Thatcher made secrecy pact with Saudi king over ‘corrupt’ arms deal
Margaret Thatcher promised Saudi Arabia secrecy ahead of a £43 billion arms deal thought to have been blighted by corruption, newly-released documents reveal.
The papers uncover correspondence between Saudi and British public figures and officials involved in the Yamamah deal brokered during the mid-1980s. As part of this clandestine arrangement, now-deceased Prime Minister Margaret Thatcher’s government wanted Saudi Arabia to purchase Tornado and Hawk jets.
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Many state documents relating to this era have been withheld or redacted, reportedly to avoid embarrassment.
In a letter from January 2, 1985, Thatcher apologized to Saudi ruler King Fahd for criticism which had appeared in the British press, saying she was happy that “relations between the United Kingdom and Saudi Arabia are warm and friendly.”
“I attach the very highest importance to maintaining and improving them, and I am convinced that the possibilities for cooperation between our two governments and peoples are very great indeed,” she wrote.
“I am particularly encouraged by Your Majesty’s welcome assurance that British press reporting on Saudi Arabia will not be allowed to influence our bilateral relations.”
Thatcher assured King Fahd at the time that he could be “confident of our complete discretion.”
In another document, Foreign Office and Ministry of Defence (MoD) officials noted that Thatcher demanded there be “no leaks from the British side.”
On August 23, 1985, as the Yamamah deal was close to being finalized, Thatcher wrote to Fahd again saying, “Your Majesty proposed that the contract agreement should be between our two governments.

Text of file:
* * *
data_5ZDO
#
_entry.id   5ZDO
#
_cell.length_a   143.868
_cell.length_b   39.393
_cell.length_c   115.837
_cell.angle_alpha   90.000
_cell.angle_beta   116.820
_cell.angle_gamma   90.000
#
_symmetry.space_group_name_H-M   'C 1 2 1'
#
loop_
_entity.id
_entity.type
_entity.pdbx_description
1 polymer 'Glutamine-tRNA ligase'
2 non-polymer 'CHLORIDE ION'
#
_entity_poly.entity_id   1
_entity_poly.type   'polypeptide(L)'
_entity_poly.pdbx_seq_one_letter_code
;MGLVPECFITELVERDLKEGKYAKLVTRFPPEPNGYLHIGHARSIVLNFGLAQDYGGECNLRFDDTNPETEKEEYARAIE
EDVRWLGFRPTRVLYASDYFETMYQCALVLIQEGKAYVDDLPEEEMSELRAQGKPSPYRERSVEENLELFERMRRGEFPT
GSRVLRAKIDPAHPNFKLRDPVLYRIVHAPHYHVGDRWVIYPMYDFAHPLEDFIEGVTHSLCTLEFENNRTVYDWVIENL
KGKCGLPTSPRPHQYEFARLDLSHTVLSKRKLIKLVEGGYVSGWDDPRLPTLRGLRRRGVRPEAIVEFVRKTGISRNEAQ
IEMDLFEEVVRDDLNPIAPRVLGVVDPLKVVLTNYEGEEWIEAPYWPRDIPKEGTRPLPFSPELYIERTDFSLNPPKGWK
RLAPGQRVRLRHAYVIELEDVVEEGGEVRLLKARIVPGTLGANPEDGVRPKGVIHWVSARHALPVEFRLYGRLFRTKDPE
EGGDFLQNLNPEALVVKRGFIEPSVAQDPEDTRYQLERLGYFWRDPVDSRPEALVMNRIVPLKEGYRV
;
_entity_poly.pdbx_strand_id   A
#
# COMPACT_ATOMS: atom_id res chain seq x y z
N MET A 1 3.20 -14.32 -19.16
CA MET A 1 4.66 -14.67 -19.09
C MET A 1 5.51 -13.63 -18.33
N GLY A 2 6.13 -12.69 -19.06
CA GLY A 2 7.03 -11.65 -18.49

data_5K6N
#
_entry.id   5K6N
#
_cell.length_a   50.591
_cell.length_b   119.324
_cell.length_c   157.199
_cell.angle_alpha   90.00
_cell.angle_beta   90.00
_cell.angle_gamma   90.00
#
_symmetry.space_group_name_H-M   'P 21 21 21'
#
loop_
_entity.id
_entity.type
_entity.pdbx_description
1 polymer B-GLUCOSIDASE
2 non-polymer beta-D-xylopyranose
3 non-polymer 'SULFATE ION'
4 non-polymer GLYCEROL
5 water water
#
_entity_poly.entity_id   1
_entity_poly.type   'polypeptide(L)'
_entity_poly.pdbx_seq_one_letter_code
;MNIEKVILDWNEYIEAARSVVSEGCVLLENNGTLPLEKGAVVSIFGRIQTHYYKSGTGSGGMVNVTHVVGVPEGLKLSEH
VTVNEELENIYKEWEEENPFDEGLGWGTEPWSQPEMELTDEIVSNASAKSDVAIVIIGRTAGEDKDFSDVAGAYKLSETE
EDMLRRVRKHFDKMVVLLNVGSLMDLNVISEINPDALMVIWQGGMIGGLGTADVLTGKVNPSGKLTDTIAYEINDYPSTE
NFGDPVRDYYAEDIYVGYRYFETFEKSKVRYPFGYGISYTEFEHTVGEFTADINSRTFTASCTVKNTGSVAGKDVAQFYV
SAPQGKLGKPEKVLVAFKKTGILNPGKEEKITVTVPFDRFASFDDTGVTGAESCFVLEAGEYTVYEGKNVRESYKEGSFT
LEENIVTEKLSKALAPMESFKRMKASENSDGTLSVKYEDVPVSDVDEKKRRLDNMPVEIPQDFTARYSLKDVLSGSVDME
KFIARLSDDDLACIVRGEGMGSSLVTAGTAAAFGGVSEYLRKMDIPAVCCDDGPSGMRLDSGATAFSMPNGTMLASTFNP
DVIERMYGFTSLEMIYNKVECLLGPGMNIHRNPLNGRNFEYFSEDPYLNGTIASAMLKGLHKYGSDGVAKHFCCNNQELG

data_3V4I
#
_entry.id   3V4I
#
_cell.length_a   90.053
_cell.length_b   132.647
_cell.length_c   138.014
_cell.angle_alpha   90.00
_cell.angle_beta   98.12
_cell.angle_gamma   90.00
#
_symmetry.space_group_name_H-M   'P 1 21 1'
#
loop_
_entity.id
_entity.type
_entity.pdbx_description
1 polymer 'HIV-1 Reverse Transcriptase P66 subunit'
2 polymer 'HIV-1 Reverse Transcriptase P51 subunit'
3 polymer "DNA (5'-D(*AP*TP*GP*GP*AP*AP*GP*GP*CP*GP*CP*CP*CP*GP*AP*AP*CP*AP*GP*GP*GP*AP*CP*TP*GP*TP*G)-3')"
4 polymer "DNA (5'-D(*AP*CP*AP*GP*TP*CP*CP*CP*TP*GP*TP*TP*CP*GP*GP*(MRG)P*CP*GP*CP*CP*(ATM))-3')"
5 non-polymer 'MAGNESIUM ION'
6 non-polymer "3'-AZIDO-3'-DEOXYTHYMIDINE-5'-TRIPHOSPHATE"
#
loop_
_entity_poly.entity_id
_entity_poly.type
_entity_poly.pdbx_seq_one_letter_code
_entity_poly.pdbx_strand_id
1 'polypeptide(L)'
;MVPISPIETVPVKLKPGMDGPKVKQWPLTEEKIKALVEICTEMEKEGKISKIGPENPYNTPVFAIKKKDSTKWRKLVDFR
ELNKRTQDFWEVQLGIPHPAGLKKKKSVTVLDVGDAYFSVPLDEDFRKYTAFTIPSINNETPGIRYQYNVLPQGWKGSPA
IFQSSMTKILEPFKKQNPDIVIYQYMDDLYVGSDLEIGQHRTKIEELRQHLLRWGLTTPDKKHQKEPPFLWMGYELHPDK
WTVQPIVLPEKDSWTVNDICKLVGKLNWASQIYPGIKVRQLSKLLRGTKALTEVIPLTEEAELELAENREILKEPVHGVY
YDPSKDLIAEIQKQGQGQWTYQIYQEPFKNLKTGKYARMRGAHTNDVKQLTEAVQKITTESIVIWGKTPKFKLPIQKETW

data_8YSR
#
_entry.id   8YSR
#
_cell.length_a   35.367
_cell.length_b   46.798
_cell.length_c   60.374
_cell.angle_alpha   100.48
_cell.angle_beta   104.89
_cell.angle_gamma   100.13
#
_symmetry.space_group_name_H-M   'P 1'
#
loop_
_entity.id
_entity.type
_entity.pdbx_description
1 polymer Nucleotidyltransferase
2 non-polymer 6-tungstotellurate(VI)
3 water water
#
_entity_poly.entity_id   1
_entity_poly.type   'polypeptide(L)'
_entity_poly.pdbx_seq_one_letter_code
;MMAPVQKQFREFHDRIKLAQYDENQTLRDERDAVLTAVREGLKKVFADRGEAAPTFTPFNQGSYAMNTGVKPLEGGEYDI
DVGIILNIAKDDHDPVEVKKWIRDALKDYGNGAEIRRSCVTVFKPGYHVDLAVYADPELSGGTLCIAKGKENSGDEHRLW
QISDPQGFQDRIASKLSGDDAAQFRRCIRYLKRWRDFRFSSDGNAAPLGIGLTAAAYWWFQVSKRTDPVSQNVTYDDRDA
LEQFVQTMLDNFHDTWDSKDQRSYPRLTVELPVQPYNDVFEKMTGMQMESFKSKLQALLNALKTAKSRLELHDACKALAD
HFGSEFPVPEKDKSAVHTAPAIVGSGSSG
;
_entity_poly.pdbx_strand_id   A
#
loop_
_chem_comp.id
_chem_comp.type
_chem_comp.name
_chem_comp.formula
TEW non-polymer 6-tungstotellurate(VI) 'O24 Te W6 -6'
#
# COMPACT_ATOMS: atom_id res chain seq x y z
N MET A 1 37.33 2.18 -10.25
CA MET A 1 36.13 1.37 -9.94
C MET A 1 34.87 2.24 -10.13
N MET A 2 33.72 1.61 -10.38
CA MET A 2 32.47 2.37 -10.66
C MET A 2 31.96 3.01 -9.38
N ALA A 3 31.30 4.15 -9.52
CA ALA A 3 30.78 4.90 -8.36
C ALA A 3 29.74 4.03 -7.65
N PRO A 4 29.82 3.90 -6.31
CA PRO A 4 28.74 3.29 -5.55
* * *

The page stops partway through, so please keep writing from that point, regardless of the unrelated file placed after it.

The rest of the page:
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“I warmly support this proposal which I see as offering the opportunity develop still closer relations between our two countries at government level”.
During the 1980s, the Yamamah deal was blighted by allegations of corruption, with massive bribes allegedly being offered by arms firm BAE to secure the contract. The arms giant allegedly offered these bribes to a number of actors involved.
In 2008, the Blair government halted an investigation into the allegations after pressure from arms firms and the Saudi state. They were being investigated by Britain’s Serious Fraud Office at the time.
In 2010, BAE Systems paid £300 million (US$468 million) in fines, ending an investigation by US and UK authorities into bribery allegations concerning arms deals with Gulf States.
Andrew Feinstein, a former South African MP and arms trade expert, said the released documents confirmed what he had long suspected.
“My initial response is that it confirms everything we know, i.e. that the UK bent over backwards to accommodate the Saudis, leading to the payment, according the Met police, of around £6 billion in commissions,” he told RT on Thursday.
Feinstein, who authored ‘The Shadow World: Inside the Global Arms Trade’ in 2011, said these payments are widely interpreted as bribes.
“These went to a variety of Saudis, intermediaries and even according to many sources, £12 million to Mark Thatcher.”
Mark Thatcher is the son of ex-PM Margaret Thatcher.